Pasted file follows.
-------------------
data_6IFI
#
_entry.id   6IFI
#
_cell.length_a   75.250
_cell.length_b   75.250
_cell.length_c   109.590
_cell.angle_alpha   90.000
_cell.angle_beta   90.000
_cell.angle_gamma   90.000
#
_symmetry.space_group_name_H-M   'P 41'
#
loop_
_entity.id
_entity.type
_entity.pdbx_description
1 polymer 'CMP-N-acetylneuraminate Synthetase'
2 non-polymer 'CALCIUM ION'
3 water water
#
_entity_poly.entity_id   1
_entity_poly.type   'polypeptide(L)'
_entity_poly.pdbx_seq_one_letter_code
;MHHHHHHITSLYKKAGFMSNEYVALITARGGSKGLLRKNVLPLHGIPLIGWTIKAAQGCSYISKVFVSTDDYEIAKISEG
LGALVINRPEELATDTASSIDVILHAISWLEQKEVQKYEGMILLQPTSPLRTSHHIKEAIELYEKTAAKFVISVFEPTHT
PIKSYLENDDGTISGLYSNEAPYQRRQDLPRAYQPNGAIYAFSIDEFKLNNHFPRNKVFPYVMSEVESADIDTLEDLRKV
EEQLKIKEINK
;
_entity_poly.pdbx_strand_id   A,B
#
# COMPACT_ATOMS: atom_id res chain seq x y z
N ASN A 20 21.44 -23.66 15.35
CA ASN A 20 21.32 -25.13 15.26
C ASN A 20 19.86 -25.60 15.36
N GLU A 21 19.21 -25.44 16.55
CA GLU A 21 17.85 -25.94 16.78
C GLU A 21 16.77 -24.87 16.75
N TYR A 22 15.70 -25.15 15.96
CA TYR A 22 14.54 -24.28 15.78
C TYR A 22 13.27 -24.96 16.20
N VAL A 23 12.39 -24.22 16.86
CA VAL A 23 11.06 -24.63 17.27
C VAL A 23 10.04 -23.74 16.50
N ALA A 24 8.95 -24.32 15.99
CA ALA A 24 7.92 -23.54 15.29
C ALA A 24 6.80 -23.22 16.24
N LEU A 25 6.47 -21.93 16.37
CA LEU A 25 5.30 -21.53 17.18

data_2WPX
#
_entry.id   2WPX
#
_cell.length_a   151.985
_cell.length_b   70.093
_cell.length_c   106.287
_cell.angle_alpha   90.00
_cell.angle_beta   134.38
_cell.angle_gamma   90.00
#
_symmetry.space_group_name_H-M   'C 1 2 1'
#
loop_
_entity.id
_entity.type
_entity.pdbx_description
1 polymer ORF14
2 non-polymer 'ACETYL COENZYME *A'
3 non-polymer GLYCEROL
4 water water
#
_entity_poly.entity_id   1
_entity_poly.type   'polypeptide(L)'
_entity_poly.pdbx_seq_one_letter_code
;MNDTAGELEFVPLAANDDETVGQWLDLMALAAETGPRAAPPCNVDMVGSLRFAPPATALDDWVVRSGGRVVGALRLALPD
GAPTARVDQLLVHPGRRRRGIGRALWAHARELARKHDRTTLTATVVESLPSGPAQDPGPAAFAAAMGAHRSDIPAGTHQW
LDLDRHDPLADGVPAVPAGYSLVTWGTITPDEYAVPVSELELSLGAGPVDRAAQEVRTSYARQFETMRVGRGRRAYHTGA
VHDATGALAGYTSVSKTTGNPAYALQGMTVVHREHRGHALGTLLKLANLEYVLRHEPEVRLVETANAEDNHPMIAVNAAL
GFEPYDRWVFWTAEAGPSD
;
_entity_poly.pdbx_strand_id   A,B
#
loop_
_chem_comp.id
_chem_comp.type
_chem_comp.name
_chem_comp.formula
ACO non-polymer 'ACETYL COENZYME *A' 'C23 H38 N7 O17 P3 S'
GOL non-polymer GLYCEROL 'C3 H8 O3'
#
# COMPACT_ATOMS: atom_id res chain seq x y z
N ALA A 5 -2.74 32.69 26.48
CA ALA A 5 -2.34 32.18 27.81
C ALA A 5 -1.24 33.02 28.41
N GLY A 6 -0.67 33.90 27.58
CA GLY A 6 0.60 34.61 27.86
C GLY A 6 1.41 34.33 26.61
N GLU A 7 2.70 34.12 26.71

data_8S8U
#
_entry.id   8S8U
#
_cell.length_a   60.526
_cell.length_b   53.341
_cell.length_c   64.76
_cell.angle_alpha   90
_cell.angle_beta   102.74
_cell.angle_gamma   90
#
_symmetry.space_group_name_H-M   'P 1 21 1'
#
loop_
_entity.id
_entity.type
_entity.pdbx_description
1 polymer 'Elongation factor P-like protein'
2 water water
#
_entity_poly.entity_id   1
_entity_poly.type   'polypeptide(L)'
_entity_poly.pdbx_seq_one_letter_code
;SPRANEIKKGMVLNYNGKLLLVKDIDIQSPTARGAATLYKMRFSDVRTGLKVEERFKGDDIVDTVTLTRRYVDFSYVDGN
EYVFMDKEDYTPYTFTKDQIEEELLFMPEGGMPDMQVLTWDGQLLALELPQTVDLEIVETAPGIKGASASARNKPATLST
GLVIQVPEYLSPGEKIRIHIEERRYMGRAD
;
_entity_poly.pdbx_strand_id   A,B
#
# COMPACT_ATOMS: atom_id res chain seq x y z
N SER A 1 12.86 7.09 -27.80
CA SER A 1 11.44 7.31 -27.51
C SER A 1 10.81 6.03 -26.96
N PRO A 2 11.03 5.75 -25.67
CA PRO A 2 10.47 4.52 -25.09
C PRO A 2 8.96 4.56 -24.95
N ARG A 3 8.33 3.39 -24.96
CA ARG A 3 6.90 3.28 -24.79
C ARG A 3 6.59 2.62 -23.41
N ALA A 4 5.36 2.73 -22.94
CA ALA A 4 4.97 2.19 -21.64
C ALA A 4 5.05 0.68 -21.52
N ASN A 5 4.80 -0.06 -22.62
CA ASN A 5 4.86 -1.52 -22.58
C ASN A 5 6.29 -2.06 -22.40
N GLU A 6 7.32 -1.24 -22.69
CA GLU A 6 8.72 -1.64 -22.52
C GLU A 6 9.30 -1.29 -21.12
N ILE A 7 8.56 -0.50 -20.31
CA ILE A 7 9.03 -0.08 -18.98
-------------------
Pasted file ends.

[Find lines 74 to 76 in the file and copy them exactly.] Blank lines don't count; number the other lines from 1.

_entity_poly.pdbx_seq_one_letter_code
;MNDTAGELEFVPLAANDDETVGQWLDLMALAAETGPRAAPPCNVDMVGSLRFAPPATALDDWVVRSGGRVVGALRLALPD
GAPTARVDQLLVHPGRRRRGIGRALWAHARELARKHDRTTLTATVVESLPSGPAQDPGPAAFAAAMGAHRSDIPAGTHQW